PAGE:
The Ness Botanic Gardens UK, an outstation of Liverpool University, Liverpool, England, are situated on the south facing slopes of the estuary of the River Dee. The gardens started life in 1897 as private gardens, not formal botanic gardens. For fifty years they belonged tof the estate of Arthur Kilpin Bulley who funded many of the famous plant hunters of the early 1900s and eventually formed his own seed business, Bees Ltd.
Park in the summer. Organizes steep weddings Ness Botanic Gardens UK. Price in 2017 is £950. Ceremony: Monday – Thursday £950; Friday – Sunday £1300; Bank Holiday Monday and Sunday – £1500.
The gardens are entered from above and this allows the visitor to leisurely wander down the gentle grade. The natural contours of the slope have been designed and planted to give maximum visual effect at various times of the year.
In spring the Azalea Walk, planted in 1984, is a mass of yellows and oranges. The rhododendron border–which has had species in bloom since January–is also at its best, with pride of place going to Pieris formosa forestii. This Pieris was raised from the original seed brought back from China in 1934 by the plant hunter George Forrest and at sixty years old it still looks great.
The wide herbaceous border sits in a natural hollow and in the summer it is best viewed from the picnic area near to the gardens’ entrance. From there you can actually see the colours of the whole border at once, laid out like an artist’s palette. It pays to take time to study the colours and pinpoint anything that really catches the eye before going down to the border. Closer examination of the border reveals gems like Eryngium agavifolium. Its flowers are a greeny blue and are not rich in colour, but are obviously rich in nectar, as they are covered by a mass of butterflies and bees. The Rose Garden–off to the right of the border–traces the history of the cultivated rose from the Damask, said to be prized by the Romans, through to the present-day Hybrid Tea and Floribundas. All are at their glorious best in summer.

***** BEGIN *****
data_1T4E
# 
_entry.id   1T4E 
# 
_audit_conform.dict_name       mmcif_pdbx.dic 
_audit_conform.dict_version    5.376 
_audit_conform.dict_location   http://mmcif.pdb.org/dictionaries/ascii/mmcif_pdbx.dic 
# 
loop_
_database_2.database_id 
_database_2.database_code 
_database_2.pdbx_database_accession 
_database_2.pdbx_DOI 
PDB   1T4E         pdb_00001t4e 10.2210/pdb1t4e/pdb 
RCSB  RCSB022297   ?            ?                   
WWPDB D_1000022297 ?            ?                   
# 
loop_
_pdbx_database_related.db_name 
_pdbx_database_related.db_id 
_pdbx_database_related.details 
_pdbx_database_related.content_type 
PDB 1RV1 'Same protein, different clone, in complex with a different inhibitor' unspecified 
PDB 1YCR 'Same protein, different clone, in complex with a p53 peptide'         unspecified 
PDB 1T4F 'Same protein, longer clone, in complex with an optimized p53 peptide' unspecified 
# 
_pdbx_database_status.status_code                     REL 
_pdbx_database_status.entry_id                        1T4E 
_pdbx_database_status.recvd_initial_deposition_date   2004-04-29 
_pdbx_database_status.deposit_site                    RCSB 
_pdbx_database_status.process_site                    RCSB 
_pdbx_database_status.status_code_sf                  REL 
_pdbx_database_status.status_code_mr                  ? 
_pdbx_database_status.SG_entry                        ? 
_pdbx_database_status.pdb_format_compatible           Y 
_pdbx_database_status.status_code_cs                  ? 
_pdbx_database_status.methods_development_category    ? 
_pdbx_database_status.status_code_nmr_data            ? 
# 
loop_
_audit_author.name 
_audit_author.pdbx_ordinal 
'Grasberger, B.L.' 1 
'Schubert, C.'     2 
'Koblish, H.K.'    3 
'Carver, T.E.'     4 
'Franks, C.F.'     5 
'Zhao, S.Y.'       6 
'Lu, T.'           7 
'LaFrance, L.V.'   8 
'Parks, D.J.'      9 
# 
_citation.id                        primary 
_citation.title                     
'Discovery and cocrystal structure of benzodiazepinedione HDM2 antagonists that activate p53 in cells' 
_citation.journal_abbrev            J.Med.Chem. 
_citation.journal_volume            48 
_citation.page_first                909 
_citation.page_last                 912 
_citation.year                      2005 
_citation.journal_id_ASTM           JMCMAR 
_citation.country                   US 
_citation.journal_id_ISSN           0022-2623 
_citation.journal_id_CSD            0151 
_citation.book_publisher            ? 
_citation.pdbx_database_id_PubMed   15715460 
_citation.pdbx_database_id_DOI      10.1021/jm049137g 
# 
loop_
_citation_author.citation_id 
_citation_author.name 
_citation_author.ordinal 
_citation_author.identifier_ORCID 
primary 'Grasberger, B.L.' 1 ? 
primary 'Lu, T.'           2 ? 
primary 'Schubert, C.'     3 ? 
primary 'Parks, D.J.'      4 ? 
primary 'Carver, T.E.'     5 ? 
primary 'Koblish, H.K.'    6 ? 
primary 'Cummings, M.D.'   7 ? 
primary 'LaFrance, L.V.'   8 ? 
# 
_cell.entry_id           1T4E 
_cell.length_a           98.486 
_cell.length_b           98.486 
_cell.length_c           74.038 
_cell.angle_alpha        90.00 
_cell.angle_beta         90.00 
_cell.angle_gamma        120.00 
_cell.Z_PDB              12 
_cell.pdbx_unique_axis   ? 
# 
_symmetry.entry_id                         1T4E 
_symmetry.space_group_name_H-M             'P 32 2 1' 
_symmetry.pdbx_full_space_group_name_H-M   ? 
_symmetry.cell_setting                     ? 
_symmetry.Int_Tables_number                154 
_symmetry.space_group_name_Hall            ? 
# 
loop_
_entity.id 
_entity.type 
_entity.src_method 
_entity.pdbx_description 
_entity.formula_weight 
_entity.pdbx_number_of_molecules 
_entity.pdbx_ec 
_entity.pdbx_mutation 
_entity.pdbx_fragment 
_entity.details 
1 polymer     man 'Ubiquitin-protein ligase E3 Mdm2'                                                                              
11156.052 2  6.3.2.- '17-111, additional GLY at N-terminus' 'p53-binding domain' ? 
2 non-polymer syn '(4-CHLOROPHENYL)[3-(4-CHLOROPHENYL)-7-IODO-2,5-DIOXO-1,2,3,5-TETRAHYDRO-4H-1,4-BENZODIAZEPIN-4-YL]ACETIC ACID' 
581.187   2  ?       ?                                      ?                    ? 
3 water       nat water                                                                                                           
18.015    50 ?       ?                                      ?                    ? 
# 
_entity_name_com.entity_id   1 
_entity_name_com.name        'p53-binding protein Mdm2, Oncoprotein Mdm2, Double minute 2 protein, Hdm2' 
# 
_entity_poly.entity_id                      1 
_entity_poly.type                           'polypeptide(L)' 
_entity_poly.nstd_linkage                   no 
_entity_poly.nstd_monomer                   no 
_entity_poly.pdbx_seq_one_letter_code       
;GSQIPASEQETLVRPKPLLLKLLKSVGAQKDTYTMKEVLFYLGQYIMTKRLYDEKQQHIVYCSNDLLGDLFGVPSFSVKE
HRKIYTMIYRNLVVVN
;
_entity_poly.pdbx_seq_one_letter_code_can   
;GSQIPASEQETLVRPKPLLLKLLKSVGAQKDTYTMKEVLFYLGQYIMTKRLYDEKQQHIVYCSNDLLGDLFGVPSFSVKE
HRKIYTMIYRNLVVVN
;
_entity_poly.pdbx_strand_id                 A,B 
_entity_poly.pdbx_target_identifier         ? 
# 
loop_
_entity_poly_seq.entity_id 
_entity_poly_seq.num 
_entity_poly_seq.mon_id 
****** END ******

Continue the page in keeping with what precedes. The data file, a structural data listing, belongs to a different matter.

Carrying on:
The sheltered south facing terraced walks display some of the more tender species and provide vistas over the specimen trees at the foot of the slope with their foliage in hues of green, blue and gold.
A large part of the gardens are used for practical aspects of the University’s work, and this is reflected in some of the displays. One of the projects has been the study of the genus Sorbus and the garden has a rich variety of these, providing spectacular leaf and berry colour in the autumn. The variety Sorbus “Pink Ness” was developed in the garden.
Another of the University’s projects is the management of heathland and their expertise with heathers is apparent in the magnificent heather beds laid out on one of the slopes. The beds provide colour twelve months of the year and have impressive, eight feet tall specimens of the drought resistant Ericas australis and E. arborea. A word with the staff reveals that to maintain the quality of the display, the plants are replaced every ten years.
If you are lucky enough to visit the Ness Botanic Gardens UK, allow yourself a full day to appreciate all that they have to offer.